Yearsley’s use of Anna Magdalena’s Notebooks to ground this study may also serve as a model for future scholarship on music manuscript miscellanea of the period. While Yearsley does not acknowledge it in his book, Anna Magdalena was not unique in curating manuscript collections of her favorite pieces. Numerous manuscript volumes of miscellaneous musical pieces survive from the seventeenth and eighteenth  centuries that represent the efforts of individuals to preserve the music they liked for performance, pedagogy, or pleasure. One such volume currently held at Houghton Library, Harvard University (US-CAward M1507.L84 P58 1701), for instance, preserves music that was copied by at least seven people over a period of some seventy years. An exploration of how Anna Magdalena’s notebooks fit within this broader practice of maintaining and curating manuscript miscellanies of music would further advance Yearsley’s objective of contextualizing Anna Magdalena within her culture and exploring how women participated in musical life during this period.

Ultimately, Yearsley’s book is not only a sorely needed alternative study of J. S. Bach’s music, but is also a pleasure to read. His writing is vivid and punchy, lending the music he discusses  a visceral sense of how Anna Magdalena herself may have performed it. Take, for example, his discussion of a cadential phrase in Bach’s Coffee Cantata: “This terrifically taxing, euphoric rush through jumps, trills, and runs exhausts itself in the ultimate sensual rapture, ecstatically abandoned, yet requiring supreme technical control” (80). Bach scholars and students of music history alike should find this book a refreshing reevaluation of the composer’s music as well as a page-turning read.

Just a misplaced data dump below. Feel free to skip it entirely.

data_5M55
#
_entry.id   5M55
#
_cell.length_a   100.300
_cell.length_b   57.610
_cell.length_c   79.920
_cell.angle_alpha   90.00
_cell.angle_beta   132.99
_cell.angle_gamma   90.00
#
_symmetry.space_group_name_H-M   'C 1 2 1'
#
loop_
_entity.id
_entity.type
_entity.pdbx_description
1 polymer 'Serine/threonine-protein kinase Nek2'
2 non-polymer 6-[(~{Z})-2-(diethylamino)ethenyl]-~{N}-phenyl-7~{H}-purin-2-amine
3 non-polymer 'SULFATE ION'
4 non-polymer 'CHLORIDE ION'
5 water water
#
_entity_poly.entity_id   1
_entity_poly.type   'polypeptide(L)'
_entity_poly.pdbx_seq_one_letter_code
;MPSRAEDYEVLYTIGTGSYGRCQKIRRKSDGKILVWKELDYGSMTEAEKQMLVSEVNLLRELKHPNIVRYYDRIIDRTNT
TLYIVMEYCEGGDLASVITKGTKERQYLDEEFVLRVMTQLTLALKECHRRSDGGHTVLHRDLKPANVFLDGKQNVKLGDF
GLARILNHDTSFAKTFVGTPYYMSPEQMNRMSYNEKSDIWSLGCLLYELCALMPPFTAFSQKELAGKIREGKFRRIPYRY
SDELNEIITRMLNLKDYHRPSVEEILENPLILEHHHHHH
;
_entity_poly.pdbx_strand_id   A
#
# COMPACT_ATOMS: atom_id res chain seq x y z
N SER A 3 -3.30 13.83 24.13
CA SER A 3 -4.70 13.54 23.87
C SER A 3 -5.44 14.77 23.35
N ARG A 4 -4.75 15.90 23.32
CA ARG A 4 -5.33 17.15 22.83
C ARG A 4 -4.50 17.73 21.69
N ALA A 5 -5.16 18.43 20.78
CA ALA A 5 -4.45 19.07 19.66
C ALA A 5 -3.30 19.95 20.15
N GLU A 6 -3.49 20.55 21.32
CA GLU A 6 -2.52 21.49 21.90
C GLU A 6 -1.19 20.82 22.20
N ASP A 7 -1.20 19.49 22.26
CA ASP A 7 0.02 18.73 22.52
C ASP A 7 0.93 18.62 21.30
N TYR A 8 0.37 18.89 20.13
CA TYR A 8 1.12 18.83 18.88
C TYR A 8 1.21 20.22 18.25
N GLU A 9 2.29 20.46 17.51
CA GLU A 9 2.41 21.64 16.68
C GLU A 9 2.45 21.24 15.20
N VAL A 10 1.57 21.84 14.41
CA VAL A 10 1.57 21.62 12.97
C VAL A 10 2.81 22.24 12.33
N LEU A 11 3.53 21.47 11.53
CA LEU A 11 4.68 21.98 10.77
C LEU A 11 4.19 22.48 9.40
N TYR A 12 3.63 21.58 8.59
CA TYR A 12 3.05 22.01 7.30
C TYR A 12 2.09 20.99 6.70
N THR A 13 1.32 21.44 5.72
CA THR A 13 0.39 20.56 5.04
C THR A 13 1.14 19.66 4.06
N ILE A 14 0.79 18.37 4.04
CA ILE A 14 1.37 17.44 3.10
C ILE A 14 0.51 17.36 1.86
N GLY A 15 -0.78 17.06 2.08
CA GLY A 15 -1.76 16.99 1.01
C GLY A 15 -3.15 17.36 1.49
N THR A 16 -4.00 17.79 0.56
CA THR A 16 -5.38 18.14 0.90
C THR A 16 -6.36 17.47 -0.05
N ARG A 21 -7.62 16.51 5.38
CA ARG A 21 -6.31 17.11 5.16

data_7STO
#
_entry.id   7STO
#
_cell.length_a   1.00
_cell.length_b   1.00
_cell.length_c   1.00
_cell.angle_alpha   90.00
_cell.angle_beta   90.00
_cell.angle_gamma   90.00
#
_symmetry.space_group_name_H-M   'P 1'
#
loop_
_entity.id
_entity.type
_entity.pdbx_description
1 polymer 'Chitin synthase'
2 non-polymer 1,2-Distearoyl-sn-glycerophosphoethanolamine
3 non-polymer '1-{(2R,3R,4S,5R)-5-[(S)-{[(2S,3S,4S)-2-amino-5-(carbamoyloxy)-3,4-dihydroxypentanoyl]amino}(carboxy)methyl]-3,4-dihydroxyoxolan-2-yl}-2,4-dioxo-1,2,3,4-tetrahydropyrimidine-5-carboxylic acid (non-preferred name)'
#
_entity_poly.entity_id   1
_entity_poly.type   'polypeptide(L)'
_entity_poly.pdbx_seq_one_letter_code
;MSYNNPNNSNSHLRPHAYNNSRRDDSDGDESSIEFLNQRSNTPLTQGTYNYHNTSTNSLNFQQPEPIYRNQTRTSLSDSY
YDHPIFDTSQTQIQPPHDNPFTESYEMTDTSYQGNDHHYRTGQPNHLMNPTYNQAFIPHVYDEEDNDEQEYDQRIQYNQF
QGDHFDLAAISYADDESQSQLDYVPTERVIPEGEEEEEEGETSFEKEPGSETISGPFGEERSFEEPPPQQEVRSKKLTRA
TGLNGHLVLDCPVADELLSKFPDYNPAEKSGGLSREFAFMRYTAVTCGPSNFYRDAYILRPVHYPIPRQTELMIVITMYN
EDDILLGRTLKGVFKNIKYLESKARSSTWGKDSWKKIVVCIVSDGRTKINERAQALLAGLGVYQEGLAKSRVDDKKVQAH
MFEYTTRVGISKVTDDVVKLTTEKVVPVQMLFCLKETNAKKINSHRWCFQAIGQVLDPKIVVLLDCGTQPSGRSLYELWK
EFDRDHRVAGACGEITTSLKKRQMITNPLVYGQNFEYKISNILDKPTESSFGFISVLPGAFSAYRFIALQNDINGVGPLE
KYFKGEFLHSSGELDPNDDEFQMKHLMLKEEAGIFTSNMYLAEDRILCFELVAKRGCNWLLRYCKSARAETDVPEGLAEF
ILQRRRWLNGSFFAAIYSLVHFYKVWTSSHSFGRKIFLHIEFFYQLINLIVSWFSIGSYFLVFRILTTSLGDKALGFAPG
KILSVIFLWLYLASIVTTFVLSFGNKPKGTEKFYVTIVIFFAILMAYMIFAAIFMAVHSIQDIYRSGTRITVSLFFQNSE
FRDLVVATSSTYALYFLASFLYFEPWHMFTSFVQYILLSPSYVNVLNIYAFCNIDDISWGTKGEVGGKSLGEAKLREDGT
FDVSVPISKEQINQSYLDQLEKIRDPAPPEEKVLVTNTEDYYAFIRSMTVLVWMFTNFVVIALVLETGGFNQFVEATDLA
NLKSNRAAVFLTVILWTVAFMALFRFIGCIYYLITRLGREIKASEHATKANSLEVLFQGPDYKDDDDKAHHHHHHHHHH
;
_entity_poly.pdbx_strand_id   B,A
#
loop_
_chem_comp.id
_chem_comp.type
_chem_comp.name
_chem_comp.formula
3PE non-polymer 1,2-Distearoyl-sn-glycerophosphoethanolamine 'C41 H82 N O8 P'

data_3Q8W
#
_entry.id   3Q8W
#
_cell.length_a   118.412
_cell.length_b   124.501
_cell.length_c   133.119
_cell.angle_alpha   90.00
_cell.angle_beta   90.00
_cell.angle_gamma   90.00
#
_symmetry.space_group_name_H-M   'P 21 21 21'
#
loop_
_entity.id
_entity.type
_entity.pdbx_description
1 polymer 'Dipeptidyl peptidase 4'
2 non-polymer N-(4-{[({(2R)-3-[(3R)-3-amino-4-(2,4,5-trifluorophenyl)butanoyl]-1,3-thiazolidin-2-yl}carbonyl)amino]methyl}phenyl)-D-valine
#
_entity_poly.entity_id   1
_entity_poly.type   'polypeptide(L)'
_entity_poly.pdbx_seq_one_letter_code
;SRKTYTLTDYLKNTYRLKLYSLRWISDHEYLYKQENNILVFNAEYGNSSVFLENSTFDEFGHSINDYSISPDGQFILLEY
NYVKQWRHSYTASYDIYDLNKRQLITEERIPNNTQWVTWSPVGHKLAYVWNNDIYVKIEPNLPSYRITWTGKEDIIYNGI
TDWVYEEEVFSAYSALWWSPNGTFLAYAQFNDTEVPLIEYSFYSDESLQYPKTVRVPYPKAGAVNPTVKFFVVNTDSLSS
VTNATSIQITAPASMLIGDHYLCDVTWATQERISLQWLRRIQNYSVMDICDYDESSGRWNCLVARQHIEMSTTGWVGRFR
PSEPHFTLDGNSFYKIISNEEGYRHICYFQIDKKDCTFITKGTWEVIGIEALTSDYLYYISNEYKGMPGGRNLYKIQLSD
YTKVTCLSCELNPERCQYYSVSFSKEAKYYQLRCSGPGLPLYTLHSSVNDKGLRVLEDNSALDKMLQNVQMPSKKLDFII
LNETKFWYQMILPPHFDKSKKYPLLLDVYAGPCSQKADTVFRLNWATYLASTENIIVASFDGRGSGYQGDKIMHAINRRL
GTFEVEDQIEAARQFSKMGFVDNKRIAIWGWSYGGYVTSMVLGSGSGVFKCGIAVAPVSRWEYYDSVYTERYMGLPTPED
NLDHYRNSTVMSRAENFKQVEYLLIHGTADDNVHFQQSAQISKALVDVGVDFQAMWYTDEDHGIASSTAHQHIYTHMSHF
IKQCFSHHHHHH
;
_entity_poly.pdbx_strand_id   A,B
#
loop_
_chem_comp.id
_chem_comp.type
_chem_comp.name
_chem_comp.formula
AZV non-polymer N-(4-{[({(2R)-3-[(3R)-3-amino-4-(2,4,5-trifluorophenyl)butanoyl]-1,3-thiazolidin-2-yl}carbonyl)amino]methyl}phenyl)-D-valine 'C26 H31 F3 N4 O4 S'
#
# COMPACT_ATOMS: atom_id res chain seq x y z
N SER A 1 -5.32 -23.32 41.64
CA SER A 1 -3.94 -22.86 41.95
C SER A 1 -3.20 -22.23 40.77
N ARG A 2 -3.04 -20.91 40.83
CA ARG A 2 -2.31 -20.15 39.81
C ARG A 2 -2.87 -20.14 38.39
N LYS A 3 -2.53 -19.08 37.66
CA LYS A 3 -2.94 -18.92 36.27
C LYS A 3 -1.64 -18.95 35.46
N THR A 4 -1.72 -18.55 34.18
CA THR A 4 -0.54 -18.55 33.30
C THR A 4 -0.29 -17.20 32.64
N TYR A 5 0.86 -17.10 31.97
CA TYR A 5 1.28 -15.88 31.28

Read 55 times

Last modified on Thursday, 02/12/2021

Natasha Roule

Natasha Roule (PhD, Harvard University, 2018) writes on French Baroque opera, particularly the tragédies en musique of Jean-Baptiste Lully. A recipient of the Mellon/ACLS Dissertation Completion Fellowship and the Irene Alm Memorial Prize from the Society for Seventeenth-Century Music, she has taught at Aquilon Music Festival and George Mason University.

Go to top